Following on from the first woman to drive a London bus, who was the first woman to drive a car?
On Thursday 9th June 1904 Victoria Martin drove the leading car in the first rally that marked the inauguration of the Ladies’ Automobile Club.
Victoria lead the procession from its starting point at Carlton House Terrace in London, along Pall Mall, around Hyde Park and on to Ranelagh in Chelsea where the ladies arrived in time for tea.
For this Victoria was widely reported in the press to be the first woman motorist.
However in the preceding couple of years several wealthy women had been meeting together to promote the idea of women as car drivers.
In 1899 Viscountess Harberton invited several women of her acquaintance to meet at her house to discuss mechanical traction and to consider the formation of an automobile club for women.
This encouraged Lady Cecil Scott Montague to make the preliminary arrangements for the Club.
The Duchess of Marlborough, the Duchess of Sutherland, the Marchioness of Winchester and the Countess of Dudley were amongst the founding members of the Club.
The Countess of Warwick declined the invitation to join the Club. She replied that she rather disliked automobiles although she could see they might become useful for carrying heavy loads in both town and country. However at the present time she could only regard them as an amusement for rich people as they were so very expensive and considered them very unnerving for the horses.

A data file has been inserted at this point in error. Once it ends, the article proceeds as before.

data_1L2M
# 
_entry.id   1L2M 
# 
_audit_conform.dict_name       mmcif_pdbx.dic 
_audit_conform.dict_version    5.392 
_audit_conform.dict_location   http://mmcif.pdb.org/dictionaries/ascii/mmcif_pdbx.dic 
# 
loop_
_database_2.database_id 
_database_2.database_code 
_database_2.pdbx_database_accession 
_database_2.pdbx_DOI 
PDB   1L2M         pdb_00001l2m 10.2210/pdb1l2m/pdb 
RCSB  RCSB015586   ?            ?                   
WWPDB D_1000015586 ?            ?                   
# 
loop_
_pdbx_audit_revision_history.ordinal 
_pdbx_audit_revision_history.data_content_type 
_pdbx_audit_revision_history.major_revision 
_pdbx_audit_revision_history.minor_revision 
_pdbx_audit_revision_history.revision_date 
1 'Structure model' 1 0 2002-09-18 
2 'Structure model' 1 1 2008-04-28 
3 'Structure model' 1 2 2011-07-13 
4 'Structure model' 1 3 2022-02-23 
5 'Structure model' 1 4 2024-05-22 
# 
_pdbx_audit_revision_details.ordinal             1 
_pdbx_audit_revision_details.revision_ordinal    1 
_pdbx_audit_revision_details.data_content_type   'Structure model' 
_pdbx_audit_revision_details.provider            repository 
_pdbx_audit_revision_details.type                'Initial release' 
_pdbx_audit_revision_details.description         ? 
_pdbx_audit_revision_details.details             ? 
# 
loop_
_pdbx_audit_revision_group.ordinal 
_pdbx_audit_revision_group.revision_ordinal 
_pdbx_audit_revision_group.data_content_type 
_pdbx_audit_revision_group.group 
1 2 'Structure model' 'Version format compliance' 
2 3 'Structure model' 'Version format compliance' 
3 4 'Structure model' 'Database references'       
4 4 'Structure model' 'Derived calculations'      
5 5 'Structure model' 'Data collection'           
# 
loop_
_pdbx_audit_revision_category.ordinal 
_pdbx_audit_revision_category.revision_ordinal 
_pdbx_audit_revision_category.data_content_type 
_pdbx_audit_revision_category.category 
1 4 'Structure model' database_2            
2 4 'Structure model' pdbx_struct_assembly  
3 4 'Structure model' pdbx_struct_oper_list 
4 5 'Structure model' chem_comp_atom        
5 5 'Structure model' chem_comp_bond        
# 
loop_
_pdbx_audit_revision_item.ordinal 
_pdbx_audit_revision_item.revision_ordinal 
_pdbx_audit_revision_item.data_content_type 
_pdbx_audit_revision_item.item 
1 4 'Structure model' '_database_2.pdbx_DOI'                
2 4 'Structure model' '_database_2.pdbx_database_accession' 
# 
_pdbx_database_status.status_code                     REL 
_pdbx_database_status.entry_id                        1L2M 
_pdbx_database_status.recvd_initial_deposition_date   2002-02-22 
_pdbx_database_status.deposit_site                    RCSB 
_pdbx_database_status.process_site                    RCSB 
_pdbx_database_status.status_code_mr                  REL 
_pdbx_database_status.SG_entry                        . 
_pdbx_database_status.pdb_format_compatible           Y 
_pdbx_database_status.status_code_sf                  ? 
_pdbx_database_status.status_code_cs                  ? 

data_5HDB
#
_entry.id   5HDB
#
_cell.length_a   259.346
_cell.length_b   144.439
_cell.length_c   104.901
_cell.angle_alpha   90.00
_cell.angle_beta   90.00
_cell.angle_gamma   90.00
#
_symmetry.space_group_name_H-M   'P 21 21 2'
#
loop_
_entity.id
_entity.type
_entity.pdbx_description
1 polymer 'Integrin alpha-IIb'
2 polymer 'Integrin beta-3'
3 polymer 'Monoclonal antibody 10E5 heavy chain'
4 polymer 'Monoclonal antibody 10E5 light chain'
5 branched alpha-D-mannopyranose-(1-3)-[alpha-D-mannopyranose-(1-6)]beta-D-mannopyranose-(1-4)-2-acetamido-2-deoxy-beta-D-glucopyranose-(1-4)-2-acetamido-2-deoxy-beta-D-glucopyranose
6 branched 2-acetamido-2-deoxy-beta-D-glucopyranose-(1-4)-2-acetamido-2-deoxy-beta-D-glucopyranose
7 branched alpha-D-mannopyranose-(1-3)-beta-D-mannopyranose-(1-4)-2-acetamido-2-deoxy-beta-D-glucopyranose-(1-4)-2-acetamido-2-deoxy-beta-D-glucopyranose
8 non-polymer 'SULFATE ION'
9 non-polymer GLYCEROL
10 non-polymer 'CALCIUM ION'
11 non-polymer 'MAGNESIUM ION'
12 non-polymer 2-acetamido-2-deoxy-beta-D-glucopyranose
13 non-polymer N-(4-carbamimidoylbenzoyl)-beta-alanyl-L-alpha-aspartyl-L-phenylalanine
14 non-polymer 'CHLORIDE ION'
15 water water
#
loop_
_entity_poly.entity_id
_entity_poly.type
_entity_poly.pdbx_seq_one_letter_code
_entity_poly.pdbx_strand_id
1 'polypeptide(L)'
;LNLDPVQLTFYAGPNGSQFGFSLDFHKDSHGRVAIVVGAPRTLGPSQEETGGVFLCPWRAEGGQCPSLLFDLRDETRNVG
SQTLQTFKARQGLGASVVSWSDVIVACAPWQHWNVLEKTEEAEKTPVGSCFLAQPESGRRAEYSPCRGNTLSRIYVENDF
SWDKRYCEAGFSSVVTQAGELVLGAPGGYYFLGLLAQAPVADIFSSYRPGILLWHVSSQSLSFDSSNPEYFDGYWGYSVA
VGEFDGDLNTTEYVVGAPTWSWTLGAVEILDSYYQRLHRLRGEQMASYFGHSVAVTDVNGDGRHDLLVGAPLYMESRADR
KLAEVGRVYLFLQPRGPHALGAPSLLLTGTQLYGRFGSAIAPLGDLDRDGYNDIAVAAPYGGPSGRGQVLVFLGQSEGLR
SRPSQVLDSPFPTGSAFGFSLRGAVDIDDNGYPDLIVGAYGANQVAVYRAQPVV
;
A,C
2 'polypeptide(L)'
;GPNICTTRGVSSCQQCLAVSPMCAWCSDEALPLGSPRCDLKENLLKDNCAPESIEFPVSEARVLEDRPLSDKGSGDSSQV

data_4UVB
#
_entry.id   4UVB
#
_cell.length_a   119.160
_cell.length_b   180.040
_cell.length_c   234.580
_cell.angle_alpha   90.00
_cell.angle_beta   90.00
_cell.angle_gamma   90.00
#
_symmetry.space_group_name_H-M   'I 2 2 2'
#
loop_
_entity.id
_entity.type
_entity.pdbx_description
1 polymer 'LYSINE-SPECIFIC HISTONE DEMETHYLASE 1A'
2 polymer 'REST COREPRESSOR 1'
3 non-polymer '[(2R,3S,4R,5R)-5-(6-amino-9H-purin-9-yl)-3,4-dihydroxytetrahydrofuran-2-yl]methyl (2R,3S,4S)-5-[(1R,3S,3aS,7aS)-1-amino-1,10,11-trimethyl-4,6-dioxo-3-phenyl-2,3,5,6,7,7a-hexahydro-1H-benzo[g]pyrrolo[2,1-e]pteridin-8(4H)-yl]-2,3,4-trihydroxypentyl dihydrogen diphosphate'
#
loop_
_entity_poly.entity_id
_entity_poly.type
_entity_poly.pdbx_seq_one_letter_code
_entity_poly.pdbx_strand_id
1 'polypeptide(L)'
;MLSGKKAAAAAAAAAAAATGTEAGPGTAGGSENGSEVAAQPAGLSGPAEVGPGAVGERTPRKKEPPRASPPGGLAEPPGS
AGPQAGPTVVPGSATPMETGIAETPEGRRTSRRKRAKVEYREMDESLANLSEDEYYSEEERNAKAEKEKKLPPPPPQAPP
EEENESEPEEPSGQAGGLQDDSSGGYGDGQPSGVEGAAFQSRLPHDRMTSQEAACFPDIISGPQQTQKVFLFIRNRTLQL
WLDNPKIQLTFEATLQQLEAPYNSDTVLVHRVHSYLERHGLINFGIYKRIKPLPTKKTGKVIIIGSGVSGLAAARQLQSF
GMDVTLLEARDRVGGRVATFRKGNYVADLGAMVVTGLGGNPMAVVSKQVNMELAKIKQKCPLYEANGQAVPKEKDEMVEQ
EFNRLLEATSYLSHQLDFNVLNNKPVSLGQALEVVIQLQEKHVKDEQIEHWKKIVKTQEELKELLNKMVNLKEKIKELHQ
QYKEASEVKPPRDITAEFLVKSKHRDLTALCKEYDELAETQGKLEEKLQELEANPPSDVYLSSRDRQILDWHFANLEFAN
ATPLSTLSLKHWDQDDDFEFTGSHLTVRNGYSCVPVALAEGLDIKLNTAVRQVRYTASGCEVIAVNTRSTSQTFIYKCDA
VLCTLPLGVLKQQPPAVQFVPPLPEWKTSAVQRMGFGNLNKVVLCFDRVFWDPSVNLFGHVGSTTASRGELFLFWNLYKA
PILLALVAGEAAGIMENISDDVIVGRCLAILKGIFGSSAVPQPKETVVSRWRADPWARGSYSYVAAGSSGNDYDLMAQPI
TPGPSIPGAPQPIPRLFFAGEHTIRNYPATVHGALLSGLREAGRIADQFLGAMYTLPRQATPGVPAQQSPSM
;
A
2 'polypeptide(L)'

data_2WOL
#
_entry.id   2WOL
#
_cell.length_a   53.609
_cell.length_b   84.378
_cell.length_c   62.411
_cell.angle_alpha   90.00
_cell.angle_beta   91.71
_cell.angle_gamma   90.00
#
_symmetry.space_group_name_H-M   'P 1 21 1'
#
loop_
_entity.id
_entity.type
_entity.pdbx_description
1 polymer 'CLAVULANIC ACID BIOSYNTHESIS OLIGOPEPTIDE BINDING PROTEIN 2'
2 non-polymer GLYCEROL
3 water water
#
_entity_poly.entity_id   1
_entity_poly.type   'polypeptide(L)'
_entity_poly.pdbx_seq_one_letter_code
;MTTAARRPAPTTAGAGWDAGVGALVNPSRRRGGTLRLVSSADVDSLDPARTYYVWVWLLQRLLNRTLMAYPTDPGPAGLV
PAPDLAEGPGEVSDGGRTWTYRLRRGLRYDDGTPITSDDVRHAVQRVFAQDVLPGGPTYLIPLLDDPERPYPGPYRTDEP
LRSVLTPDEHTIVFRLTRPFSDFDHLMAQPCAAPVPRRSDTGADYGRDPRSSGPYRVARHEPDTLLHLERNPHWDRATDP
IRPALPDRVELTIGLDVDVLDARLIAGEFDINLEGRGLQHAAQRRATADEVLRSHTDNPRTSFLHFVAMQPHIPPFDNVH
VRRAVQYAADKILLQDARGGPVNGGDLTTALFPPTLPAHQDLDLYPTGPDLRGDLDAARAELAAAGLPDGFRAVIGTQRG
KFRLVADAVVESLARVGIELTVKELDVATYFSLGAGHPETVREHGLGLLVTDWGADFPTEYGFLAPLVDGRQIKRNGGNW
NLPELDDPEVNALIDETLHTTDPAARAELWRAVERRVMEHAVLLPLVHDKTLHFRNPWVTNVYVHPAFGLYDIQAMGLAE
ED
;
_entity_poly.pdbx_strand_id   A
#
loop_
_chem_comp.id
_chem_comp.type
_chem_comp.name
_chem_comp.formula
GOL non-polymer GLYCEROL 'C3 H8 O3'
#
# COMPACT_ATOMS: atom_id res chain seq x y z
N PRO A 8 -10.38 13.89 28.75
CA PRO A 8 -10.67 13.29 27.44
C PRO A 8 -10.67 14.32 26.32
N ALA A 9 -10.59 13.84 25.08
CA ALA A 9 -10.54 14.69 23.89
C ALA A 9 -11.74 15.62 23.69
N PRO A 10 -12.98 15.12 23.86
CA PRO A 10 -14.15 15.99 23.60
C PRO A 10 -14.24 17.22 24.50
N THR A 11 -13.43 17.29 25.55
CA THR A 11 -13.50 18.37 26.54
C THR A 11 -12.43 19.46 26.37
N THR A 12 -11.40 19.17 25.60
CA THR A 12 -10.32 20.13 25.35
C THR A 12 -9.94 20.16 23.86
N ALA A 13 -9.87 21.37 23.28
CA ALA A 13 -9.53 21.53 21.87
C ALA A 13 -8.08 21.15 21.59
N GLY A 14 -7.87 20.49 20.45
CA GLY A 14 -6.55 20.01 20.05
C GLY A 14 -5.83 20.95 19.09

The first meeting of the Ladies’ Automobile Club took place on 2nd October 1903 at the Hans Crescent Hotel in London.
Then more members were enrolled into the Club who all agreed to pay an annual subscription of two guineas.
The ground floor drawing room of the hotel was designated for the exclusive use of the Club. The room could accommodate one hundred members and was furnished with easy chairs and sofas and contained many small writing desks as well as being decorated with flowers and palms.
A series of lectures on practical engineering and talks by well-known motoring experts was planned for Club meetings.
Tea was taken at the end of the meeting in the winter garden of the hotel by all the ladies present.
Wealthy ladies were very keen on “clubs” and the Ladies Automobile Club soon became very popular.
By mid-1904 the Club had taken new, improved rooms at Claridge’s Hotel and planned the first rally which was attended by 56 vehicles. Although a few of the ladies drove themselves, the majority were driven by men with the women as passengers.
However Victoria Martin or Mrs John Biddulph Martin as she was known and the Duchess of Sutherland drove themselves.
Many of the vehicles were decorated with flowers and a crowd of photographers and well-wishers watched them set off.
Victoria Martin was the widow of John Biddulph Martin, a philanthropist and the owner of Martin’s Bank who had died in 1897. He was Victoria’s third husband and although American by birth, she’d adopted Britain as her second home and was thus credited with being the first British woman car driver.
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